American arrested after trying to buy stolen human remains – News

American Jeremy Lee Pauley, 40, was arrested in Pennsylvania, USA, after allegedly trying to buy human remains stolen from a woman on Facebook.

The suspect reportedly paid US$4,000 for parts of Candace Scott’s corpse. According to police, the organs were from a morgue that had a partnership with the University of Arkansas.

The human remains, however, included half a head, a full head, three brains, a heart, a liver, a lung, two kidneys, a female pelvis, a torso with nipple, and four hands.


The man is known to acquire various bones and teeth which he restores and resells at his shop, The Grand Wunderkammer, which sells ‘weird and unusual’ items to the public and with museum exhibits. Some of Pauley’s purchases for the site included “antiques” from the pelvis and “very old” children’s skulls.


The seller was prepared to receive the shipment that was supposed to be from Candace in Pennsylvania, but police intercepted the remains while they were in transit.

An investigation into the case began on June 14, when police received a tip about suspicious activity of the American and his collections. Last Thursday (19), the arrest took place, but the man was released on bail of US$ 50,000 (R$ 259,400).


Officers were stunned by the discovery, and the Cumberland District Attorney said it was the most bizarre investigation he had encountered in his 33 years in the profession. “Just when I think I’ve seen it all, a case like this comes to light,” he said.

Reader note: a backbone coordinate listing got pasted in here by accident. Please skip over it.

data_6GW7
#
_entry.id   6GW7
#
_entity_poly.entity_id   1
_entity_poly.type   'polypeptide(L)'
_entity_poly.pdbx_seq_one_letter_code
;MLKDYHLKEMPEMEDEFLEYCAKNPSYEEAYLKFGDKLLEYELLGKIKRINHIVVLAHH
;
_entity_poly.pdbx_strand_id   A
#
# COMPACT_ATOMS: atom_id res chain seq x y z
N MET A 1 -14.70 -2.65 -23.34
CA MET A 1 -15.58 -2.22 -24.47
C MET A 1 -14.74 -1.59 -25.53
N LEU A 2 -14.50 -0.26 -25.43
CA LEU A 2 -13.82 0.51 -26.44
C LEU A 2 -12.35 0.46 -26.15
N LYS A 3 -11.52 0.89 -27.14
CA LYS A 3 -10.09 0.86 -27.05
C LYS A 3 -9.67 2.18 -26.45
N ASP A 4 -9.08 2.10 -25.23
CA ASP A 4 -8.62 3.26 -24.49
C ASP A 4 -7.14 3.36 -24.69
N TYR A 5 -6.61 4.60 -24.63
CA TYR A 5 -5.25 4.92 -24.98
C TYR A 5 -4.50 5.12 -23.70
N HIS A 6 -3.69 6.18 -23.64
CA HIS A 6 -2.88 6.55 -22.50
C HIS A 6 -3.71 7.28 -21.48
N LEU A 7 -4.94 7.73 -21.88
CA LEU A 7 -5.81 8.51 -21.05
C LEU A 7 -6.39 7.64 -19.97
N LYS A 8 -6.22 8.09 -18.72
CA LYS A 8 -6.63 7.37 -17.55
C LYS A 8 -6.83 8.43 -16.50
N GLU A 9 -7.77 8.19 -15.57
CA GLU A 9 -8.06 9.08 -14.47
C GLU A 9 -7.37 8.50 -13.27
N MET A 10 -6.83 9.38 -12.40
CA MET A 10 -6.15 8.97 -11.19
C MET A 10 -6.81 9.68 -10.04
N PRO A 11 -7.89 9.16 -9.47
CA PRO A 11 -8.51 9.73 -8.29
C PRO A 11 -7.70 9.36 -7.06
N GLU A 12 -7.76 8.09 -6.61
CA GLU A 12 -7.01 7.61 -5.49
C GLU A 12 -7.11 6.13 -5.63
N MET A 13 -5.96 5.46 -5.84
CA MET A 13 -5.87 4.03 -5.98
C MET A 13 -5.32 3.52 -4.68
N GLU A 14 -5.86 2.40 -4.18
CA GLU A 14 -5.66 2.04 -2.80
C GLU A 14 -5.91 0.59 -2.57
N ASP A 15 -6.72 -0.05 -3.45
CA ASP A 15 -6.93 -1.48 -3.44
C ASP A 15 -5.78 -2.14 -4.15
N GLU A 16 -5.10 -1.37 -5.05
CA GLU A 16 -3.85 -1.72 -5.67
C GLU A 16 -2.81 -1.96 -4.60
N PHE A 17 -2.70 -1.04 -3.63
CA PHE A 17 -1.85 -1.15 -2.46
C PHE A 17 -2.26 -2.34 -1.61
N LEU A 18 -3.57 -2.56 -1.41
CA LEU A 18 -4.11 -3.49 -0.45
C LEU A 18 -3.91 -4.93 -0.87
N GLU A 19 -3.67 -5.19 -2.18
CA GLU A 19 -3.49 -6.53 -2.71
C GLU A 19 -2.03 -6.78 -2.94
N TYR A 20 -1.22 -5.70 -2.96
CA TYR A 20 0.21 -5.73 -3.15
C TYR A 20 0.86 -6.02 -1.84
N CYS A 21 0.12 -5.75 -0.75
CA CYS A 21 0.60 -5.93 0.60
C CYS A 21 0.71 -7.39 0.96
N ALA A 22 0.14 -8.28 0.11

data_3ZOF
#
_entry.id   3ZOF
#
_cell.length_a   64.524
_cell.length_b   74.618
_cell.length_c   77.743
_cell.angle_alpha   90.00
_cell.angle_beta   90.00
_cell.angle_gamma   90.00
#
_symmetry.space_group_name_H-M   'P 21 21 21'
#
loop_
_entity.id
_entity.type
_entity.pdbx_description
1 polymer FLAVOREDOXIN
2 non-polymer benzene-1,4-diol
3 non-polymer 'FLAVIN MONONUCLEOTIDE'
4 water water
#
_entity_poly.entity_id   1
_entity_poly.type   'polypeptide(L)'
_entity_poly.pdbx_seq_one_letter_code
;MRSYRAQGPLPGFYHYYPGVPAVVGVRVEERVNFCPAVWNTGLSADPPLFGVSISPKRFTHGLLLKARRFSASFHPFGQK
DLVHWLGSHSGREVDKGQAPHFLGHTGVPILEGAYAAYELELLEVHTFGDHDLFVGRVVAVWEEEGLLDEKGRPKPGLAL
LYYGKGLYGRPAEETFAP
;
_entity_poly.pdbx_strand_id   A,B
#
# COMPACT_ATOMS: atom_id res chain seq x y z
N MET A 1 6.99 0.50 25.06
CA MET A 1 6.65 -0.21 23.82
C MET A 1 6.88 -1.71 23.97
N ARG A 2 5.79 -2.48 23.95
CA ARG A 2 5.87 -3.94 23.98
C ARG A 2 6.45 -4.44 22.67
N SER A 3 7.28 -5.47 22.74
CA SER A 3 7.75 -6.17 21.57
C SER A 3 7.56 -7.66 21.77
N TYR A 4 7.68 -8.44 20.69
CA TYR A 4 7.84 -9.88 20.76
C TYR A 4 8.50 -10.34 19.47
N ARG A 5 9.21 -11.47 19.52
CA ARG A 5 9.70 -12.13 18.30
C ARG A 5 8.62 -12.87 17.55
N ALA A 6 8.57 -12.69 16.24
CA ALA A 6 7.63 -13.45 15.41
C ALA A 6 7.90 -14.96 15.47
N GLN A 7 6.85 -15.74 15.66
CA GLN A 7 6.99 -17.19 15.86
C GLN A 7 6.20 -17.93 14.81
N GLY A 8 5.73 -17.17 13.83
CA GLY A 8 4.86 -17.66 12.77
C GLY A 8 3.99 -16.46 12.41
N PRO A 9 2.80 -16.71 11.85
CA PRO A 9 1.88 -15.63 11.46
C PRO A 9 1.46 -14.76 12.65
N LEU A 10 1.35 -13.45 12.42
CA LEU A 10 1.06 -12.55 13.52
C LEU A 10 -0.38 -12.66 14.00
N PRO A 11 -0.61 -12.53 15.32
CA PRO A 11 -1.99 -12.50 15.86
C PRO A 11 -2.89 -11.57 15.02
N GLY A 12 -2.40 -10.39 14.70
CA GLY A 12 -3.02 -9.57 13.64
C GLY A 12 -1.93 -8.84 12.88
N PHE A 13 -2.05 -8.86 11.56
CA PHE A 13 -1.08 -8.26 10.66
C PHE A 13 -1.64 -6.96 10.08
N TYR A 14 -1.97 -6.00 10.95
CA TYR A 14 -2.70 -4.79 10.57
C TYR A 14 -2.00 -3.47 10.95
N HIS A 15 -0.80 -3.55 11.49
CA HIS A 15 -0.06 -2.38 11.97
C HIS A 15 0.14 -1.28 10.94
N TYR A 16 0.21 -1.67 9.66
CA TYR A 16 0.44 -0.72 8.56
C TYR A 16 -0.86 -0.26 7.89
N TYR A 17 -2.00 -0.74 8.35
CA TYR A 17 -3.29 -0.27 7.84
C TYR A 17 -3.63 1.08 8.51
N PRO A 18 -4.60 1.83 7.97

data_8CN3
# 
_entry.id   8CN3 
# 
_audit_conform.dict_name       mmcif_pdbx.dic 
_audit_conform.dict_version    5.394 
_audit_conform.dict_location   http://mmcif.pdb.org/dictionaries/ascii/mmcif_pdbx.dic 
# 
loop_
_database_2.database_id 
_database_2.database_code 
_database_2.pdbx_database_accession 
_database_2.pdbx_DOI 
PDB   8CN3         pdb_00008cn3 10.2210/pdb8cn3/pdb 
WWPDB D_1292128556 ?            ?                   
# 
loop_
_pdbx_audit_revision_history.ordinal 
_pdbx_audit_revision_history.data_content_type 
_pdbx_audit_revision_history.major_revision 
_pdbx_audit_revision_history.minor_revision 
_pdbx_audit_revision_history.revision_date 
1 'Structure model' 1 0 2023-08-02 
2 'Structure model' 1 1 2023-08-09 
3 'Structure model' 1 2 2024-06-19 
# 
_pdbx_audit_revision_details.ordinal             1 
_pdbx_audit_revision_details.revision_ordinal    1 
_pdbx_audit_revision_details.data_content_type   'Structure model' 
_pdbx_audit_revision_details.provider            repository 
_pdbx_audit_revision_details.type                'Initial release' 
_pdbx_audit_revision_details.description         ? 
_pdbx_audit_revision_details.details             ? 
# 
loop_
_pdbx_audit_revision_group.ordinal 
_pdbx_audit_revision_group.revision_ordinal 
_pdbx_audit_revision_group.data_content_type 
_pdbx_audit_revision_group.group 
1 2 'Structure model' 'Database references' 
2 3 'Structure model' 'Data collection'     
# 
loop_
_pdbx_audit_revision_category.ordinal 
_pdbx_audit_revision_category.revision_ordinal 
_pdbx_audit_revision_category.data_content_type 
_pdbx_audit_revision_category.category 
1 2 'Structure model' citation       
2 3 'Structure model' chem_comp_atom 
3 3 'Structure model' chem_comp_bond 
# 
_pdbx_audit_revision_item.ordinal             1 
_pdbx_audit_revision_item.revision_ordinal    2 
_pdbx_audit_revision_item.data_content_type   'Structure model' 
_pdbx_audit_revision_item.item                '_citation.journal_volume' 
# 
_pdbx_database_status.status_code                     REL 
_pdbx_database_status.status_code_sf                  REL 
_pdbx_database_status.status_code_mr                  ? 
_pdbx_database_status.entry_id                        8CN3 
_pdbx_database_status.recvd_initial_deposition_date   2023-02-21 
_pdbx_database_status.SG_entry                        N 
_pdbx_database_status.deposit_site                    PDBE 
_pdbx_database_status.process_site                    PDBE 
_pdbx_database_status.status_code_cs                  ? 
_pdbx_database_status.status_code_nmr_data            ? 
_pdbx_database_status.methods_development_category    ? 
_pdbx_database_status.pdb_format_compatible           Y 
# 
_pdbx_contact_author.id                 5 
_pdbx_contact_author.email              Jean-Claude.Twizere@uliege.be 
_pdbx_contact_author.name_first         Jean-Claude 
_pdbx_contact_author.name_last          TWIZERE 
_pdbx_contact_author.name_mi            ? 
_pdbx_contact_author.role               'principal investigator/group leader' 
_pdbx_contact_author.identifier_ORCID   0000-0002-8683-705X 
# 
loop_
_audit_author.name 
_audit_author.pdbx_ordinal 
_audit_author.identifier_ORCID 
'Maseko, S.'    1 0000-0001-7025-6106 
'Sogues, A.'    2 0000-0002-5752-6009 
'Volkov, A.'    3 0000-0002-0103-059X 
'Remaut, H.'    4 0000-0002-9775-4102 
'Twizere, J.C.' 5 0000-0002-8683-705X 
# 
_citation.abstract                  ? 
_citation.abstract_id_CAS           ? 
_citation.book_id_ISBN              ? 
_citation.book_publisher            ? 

The person who called police said that “several” buckets of human remains were found in Pauley’s basement. Later, the researchers recovered these contents, which included human brains, hearts, livers, skin and lungs.

A spokeswoman for the University of Arkansas said the remains sold to Pauley were donated to the school’s medical sciences section, but were later stolen from the morgue by an employee. thought can happen,” he said.

The bone enthusiast’s bizarre collections have earned him nearly 6,000 followers on Facebook, who are now wondering what will become of The Grand Wunderkammer’s owner.

A fan of the seller wrote on social media: “Calm down, you have a bigger army of supporters than you think my friend.” Others commented that they “still love and support” Pauley and “appreciate everything” he does for the “oddities community”.


* Intern at R7under the supervision of Raphael Hakime


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